Frank Deford

Writer and commentator Frank Deford is the author of sixteen books. His latest novel, Bliss, Remembered, is a love story set at the 1936 Berlin Olympics and in World War II. Publishers Weekly calls it a "thought-provoking...and poignant story, utterly charming and enjoyable." Booklist says Bliss, Remembered is "beautifully written...elegantly constructed...writing that is genuinely inspiring."

On radio, Deford may be heard as a commentator every Wednesday on NPR's Morning Edition and, on television, he is the senior correspondent on the HBO show RealSports With Bryant Gumbel. In magazines, he is Senior Contributing Writer at Sports Illustrated.

Moreover, two of Deford's books — the novel Everybody's All-American and Alex: The Life Of A Child, his memoir about his daughter who died of cystic fibrosis — have been made into movies. Two of his original screenplays, Trading Hearts and Four Minutes, have also been filmed.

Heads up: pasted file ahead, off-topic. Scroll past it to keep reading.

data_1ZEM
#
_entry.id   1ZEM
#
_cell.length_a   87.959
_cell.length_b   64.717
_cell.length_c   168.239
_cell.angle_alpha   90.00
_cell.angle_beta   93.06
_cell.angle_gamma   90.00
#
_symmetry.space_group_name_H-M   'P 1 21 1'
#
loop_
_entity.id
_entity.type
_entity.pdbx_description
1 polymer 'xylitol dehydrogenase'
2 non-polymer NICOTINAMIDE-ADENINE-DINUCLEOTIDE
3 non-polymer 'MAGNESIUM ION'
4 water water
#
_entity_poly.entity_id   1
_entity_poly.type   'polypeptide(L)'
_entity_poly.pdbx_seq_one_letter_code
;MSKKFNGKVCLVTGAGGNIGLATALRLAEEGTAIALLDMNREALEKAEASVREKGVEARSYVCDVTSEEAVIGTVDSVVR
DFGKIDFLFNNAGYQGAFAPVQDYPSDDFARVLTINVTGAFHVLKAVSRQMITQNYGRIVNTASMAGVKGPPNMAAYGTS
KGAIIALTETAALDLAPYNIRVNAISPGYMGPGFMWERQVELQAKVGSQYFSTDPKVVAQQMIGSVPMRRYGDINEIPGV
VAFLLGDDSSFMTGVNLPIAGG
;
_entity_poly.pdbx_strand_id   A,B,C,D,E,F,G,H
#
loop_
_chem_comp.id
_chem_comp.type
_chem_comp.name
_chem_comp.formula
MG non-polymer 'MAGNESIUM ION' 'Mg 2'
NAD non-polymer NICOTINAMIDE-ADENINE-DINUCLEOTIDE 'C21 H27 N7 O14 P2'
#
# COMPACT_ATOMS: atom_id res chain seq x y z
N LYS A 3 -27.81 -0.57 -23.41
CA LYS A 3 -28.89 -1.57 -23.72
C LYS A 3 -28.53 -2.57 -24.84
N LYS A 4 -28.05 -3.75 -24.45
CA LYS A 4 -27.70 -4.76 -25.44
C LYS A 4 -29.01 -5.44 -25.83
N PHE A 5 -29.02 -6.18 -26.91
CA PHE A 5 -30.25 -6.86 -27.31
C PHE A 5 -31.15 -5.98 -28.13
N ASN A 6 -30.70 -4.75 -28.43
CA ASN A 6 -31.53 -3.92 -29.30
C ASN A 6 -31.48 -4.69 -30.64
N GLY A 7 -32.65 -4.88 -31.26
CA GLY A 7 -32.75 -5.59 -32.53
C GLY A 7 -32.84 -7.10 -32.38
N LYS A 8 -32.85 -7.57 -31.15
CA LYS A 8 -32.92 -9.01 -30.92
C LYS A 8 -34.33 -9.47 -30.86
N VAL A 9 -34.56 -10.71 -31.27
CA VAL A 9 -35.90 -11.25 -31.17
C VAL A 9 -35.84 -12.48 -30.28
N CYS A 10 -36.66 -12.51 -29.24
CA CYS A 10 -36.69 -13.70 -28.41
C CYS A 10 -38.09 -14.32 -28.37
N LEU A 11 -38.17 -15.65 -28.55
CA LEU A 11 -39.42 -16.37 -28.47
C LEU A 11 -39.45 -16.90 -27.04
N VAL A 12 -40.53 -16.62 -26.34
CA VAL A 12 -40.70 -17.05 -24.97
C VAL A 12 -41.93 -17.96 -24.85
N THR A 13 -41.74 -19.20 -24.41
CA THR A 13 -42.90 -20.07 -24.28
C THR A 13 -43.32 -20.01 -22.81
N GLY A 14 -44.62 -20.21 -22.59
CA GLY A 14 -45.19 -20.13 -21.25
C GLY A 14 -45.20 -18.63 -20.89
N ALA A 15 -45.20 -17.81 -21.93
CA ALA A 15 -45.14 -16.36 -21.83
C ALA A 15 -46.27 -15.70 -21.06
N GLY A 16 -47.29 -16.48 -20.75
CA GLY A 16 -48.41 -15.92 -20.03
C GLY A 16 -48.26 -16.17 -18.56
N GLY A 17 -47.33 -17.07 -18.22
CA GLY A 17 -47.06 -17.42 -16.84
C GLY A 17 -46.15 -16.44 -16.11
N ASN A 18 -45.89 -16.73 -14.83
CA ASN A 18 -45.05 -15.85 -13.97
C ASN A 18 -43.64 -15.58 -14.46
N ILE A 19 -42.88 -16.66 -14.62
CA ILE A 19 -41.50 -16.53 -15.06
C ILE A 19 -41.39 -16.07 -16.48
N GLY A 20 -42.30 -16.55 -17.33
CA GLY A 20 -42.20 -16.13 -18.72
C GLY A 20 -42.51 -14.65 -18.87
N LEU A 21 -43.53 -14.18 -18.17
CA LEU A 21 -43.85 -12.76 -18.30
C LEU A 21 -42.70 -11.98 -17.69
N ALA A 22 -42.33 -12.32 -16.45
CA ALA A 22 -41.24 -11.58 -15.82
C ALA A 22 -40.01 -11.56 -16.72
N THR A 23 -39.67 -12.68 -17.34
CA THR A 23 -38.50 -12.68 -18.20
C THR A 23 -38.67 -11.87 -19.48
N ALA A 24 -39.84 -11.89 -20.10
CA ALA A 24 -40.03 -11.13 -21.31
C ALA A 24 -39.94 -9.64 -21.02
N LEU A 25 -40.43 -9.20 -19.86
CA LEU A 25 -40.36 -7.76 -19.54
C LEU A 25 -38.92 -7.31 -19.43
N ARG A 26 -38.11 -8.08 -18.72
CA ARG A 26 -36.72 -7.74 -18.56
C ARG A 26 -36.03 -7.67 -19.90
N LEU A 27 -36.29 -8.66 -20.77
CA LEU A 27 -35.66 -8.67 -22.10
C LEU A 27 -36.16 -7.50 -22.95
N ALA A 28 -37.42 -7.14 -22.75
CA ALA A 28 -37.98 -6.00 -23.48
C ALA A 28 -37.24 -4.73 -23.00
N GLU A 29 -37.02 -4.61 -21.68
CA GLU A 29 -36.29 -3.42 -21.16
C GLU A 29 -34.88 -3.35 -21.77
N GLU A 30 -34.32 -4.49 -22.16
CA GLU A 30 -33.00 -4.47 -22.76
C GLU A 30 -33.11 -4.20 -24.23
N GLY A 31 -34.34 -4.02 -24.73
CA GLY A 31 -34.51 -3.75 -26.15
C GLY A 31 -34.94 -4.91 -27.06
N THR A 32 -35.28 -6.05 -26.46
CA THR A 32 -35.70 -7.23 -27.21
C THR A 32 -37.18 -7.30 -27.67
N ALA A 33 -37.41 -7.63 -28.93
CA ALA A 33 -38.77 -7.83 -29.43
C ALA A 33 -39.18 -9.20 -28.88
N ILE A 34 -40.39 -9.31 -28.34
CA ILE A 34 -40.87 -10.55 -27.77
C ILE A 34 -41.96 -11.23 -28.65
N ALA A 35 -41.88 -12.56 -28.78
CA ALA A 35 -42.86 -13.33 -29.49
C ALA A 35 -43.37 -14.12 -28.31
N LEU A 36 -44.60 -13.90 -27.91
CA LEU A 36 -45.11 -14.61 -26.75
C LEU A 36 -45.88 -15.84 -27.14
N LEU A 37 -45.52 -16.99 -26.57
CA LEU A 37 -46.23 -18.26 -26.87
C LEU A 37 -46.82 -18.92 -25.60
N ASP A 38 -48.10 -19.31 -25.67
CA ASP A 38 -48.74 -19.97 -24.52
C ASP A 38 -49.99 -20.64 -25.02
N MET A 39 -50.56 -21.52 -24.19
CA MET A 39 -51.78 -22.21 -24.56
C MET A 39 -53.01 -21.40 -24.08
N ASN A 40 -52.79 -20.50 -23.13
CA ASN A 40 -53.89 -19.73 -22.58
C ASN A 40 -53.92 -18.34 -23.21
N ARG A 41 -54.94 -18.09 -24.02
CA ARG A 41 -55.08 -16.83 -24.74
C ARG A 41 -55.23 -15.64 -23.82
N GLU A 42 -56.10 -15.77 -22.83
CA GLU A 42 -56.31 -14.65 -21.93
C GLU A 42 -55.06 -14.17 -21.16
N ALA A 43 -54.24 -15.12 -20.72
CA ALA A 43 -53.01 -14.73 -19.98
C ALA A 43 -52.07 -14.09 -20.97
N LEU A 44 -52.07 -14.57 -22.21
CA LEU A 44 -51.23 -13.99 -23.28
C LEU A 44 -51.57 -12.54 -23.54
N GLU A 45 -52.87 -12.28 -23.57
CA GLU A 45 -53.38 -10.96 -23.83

As a journalist, Deford has been elected to the Hall of Fame of the National Association of Sportscasters and Sportswriters. Six times Deford was voted by his peers as U.S. Sportswriter of The Year. The American Journalism Review has likewise cited him as the nation's finest sportswriter, and twice he was voted Magazine Writer of The Year by the Washington Journalism Review.